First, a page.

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Dorgan JF , Boudou P , Stanczyk FZ , Longcope C , Tejpar AA , Falk RT , Schussler N , Stephenson HE Jr
Sources of elevated serum androgens in postmenopausal women who develop breast cancer
Cancer Epidemiol Biomarkers Prev. 2001 Apr;10(4) :407-10
PMID: 11319184 URL: http://www.ncbi.nlm.nih.gov/entrez/query.fcgi?cmd=Retrieve&db=PubMed&dopt=Citation&list_uids=11319184
AbstractPostmenopausal women with elevated serum androgens are at an increased risk of breast cancer. High dehydroepiandrosterone sulfate concentrations in these women suggest increased adrenal secretion. Both the adrenals and ovaries could contribute to elevated concentrations of androstenedione (Delta4A). 11beta-Hydroxyandrostenedione (11betaOHA) is elevated, and the Delta4A:11betaOHA ratio is depressed when the adrenals are the primary source of elevated Delta4A in women. Conversely, Delta4A:11betaOHA is elevated when the ovaries are the primary source. We prospectively evaluated associations of serum 11betaOHA and Delta4A:11betaOHA with breast cancer in the Columbia, Missouri Serum Bank to identify the source of elevated Delta4A related to risk. Fifty-three postmenopausal women who were not taking estrogens when they donated blood and were diagnosed with breast cancer up to 10 years later (median, 2.9 years) served as cases. Two controls, who were also postmenopausal and not taking estrogens, were matched to each case on age, date, and time of blood collection. Serum Delta4A concentration was significantly (trend P = 0.02) positively associated with breast cancer risk. Adjusted risk ratios for women in the lowest to highest tertiles were 1.0, 1.6, and 2.4 [95% confidence interval (CI), 0.9-6.5]. However, neither 11betaOHA concentration nor Delta4A:11betaOHA was related to risk. Comparable risk ratios were 1.0, 1.2, and 1.4 (95% CI, 0.5-3.6) for 11betaOHA and 1.0, 1.2, and 1.2 (95% CI, 0.4-3.5) for Delta4A:11betaOHA. Our results suggest that neither the ovaries nor adrenals are the predominant source of elevated serum Delta4A in postmenopausal women who develop breast cancer, but rather both may contribute.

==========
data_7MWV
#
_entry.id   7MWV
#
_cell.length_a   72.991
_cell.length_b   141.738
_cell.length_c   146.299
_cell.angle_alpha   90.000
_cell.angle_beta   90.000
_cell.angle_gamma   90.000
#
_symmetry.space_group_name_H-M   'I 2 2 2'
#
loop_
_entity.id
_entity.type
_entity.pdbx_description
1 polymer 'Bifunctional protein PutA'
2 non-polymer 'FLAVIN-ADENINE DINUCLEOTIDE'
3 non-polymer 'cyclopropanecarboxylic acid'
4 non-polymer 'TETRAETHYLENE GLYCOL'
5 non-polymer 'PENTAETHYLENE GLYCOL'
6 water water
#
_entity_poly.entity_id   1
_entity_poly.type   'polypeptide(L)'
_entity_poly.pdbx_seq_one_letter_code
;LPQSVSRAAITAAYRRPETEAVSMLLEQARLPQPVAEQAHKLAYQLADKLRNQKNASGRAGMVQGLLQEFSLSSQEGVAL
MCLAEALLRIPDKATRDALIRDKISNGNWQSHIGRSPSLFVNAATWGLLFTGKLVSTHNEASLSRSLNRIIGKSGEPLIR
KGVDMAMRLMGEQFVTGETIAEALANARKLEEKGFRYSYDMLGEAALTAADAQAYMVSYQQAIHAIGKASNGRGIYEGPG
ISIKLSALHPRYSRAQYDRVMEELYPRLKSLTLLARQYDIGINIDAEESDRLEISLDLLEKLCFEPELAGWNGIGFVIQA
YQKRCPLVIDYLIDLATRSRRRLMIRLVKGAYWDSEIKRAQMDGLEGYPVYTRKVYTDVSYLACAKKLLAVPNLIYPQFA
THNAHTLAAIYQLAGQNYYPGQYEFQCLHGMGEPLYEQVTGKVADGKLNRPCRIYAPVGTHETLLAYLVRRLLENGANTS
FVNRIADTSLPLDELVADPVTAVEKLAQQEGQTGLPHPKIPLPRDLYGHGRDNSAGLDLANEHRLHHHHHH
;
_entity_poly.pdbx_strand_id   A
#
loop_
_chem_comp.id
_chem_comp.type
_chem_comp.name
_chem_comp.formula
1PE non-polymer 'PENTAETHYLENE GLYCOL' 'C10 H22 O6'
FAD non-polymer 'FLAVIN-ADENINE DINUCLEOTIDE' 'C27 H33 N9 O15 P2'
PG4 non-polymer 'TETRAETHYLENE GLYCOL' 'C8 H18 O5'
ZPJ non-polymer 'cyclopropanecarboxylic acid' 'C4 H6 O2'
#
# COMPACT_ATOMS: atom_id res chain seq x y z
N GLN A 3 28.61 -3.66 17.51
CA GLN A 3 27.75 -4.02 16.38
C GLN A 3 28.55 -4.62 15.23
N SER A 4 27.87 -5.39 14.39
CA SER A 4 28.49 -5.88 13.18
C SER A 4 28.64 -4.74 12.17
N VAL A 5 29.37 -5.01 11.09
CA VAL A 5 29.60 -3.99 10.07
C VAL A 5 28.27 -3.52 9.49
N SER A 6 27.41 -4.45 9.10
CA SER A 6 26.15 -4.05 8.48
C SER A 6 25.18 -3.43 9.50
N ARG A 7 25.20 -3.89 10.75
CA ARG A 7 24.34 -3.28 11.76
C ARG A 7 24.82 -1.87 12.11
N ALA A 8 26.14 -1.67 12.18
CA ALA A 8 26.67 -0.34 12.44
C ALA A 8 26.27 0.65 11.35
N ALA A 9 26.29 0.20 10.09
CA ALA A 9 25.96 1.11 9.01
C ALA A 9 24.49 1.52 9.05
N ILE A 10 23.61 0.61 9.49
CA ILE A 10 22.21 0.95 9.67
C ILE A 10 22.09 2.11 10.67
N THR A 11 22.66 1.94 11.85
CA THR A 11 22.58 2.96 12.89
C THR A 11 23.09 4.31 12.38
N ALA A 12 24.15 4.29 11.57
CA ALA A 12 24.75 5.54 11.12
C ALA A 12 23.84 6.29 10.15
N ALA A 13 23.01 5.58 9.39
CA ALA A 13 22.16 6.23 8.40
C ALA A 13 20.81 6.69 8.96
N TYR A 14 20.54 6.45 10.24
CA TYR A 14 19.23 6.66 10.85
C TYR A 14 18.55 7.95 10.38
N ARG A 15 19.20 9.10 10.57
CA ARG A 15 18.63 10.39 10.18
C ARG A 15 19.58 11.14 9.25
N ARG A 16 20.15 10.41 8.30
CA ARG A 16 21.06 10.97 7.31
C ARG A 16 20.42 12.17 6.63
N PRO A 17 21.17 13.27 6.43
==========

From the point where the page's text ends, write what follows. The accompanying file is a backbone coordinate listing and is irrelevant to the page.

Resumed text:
Notes1055-9965 Journal Article